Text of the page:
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Michigan Republicans ousted freshman Rep. Peter Meijer (R-Mich.) in Tuesday's primary, his first race since voting to impeach former President Donald Trump for his role in the Jan. 6, 2021, attack on the Capitol. Meijer narrowly lost to John Gibbs, an official in Trump's administration, in Michigan's 3rd Congressional District. He conceded defeat before the race was called.
Of the 10 Republicans who backed Trump's second impeachment, four chose not to seek re-electon, Meijer and Rep. Tom Rice (R-S.C.) were unseated in GOP primaries, Rep. David Valadao (R-Calif.) survived a primary challenge and will be on November's ballot, and Rep. Liz Cheney (R-Wyo.) doesn't face her voters until later in August. The remaining two pro-impeachment Republicans, Rep. Jaime Herrera Beutler and Rep. Dan Newhouse, appear to have survived their challenges from Trump-backed rivals in Tuesday's Washington primaries.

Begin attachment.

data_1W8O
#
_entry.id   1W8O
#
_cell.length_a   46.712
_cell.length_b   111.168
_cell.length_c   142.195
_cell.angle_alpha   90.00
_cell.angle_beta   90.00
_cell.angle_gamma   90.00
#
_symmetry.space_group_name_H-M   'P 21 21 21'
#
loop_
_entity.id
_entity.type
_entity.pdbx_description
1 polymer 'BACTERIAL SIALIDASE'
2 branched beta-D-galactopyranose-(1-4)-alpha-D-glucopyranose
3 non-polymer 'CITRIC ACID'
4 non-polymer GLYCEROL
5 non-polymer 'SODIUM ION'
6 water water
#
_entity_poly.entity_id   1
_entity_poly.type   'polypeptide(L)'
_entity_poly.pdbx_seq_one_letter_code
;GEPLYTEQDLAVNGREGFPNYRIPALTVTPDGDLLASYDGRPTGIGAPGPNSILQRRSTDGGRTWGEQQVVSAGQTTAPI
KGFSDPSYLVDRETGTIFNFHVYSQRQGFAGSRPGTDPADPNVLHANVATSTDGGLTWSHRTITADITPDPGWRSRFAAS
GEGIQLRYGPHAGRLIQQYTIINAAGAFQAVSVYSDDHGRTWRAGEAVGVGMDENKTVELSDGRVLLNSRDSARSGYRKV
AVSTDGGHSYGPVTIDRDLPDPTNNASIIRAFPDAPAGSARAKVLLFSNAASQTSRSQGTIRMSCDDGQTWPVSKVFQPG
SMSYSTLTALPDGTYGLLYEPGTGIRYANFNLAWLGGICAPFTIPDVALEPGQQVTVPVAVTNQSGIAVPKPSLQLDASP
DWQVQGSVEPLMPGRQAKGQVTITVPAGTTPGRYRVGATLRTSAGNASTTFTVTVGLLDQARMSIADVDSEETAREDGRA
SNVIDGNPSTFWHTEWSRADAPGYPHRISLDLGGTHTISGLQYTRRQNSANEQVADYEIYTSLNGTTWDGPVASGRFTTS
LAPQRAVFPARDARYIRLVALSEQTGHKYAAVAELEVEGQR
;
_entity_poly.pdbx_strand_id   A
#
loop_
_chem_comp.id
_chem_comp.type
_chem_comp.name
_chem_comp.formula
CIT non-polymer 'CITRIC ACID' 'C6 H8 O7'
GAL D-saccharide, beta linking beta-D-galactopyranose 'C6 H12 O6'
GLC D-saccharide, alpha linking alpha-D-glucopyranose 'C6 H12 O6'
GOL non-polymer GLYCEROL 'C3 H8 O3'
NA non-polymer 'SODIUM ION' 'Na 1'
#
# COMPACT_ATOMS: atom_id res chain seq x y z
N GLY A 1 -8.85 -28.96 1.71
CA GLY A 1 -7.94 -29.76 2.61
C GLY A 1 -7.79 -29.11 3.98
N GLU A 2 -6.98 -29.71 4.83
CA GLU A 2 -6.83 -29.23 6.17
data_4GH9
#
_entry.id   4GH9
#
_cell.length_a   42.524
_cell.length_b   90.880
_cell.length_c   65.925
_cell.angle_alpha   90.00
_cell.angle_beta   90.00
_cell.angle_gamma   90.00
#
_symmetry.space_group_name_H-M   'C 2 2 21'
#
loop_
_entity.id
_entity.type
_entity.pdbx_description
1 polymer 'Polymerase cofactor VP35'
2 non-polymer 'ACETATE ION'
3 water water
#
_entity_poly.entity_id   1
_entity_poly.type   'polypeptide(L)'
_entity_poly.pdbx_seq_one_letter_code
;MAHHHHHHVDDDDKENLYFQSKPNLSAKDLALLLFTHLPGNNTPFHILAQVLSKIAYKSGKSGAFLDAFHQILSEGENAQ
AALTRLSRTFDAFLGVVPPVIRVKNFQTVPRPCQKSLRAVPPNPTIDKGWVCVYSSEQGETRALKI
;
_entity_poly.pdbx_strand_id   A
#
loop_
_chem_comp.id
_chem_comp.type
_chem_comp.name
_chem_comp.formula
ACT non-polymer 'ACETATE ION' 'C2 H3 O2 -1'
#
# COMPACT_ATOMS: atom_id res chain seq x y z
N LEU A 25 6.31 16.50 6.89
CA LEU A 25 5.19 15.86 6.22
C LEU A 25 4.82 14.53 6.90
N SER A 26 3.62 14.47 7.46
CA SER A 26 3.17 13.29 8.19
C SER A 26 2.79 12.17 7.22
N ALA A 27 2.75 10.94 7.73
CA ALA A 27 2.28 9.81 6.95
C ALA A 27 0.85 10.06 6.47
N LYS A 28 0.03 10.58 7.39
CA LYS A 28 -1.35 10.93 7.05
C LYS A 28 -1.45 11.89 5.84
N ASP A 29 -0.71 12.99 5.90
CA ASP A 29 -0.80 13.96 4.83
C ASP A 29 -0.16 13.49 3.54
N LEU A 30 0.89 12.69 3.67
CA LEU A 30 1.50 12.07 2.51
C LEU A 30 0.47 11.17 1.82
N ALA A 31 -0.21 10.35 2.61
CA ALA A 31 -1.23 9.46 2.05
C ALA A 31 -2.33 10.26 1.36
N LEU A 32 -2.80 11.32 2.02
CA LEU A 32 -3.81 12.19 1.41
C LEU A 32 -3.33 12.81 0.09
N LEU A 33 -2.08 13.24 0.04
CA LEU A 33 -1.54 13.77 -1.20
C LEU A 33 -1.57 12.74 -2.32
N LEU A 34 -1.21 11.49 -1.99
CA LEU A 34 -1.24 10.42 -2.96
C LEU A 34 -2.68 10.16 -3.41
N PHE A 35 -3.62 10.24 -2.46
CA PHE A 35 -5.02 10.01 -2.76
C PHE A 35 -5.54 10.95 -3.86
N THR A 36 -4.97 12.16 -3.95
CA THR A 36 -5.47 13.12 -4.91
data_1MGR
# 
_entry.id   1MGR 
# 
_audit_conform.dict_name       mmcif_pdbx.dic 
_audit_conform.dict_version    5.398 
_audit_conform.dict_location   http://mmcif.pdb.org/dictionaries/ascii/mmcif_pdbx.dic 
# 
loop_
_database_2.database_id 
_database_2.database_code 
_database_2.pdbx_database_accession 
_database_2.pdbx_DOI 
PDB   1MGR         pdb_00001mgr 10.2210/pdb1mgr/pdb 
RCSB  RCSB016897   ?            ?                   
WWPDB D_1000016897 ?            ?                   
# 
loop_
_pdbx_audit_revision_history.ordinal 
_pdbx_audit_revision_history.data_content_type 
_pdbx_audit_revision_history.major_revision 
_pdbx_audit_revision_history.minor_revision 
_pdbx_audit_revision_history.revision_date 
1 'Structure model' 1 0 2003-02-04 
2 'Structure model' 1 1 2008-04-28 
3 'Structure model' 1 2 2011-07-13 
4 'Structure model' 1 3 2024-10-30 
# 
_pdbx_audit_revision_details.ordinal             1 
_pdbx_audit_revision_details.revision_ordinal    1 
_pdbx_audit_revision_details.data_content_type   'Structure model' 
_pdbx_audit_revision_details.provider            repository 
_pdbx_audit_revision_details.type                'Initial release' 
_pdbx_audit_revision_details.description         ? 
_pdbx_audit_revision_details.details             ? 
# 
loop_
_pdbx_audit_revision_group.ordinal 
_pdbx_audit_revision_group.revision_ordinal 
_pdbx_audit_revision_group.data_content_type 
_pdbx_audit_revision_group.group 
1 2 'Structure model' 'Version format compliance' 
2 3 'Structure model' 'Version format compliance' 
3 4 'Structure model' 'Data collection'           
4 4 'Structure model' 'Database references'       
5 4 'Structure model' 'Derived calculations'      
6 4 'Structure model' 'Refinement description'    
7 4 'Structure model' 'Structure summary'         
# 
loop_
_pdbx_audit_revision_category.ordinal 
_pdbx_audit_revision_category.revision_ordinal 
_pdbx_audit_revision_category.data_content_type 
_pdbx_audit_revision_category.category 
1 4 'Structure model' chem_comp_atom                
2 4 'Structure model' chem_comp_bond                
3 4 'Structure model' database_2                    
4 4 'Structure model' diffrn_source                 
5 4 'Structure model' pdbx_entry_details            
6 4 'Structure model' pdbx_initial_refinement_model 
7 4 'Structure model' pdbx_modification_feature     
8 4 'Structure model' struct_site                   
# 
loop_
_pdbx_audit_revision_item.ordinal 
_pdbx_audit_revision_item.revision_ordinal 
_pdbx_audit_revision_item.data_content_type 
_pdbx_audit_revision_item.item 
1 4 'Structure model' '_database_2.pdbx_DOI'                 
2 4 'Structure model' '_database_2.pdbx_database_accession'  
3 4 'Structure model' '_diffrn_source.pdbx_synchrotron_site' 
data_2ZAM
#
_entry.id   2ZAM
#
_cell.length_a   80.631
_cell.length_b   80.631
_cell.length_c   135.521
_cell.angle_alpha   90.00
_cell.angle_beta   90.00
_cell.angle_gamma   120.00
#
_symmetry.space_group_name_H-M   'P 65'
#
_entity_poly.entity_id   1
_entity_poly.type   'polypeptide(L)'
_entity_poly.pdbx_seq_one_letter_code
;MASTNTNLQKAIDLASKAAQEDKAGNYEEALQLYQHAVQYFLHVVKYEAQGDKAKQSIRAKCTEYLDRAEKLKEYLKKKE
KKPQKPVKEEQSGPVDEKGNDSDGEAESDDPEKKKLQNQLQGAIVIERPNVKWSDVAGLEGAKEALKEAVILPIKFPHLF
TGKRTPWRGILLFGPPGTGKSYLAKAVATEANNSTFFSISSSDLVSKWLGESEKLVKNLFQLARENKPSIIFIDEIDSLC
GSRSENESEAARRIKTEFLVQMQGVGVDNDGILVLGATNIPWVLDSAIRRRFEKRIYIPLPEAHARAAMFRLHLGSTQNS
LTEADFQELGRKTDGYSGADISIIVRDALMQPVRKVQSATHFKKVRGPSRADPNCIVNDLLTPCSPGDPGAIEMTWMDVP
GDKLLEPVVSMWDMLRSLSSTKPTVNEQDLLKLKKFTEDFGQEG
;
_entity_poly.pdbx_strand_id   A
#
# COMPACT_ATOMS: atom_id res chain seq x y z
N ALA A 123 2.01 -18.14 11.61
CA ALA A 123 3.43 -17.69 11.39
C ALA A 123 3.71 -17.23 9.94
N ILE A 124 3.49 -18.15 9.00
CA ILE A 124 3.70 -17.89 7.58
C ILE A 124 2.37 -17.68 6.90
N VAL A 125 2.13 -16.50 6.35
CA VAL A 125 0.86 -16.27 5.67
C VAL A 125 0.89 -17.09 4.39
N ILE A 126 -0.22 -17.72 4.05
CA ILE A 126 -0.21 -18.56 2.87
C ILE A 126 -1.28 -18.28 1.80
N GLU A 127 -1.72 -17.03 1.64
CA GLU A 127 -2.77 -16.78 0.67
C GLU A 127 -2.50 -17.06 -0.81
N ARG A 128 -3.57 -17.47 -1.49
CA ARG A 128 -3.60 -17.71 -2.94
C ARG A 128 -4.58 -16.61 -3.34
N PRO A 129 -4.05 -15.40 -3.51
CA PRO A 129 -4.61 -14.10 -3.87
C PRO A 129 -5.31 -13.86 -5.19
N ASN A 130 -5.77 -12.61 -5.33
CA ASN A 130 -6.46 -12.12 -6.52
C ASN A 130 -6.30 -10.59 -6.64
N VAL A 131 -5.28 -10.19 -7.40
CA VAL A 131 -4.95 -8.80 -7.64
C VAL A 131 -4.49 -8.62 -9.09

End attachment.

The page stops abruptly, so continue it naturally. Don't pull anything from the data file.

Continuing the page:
Gibbs, one of several Tuesday winners who endorsed Trump's false claims about election-tipping vote fraud, will face Democrat Hillary Scholten in the newly redrawn 3rd District. Gibbs benefited from Trump's endorsement but was also boosted by ads paid for by the Democratic Congressional Campaign Committee, which viewed him as the weaker candidate. Elections handicappers agree with that assessment.
Unlike Meijer and Rice, Valadao, Herrera Buetler, and Newhouse ran in states with open primary systems where the top two vote-getters advance to the general election, regardless of party affiliation. As of early Wednesday morning, Newhouse was narrowly leading his closest Democratic rival while Herrera Buetler was trailing her main Democratic opponent by 7 percentage points but leading her Trump-backed GOP challenger by 4.5 points.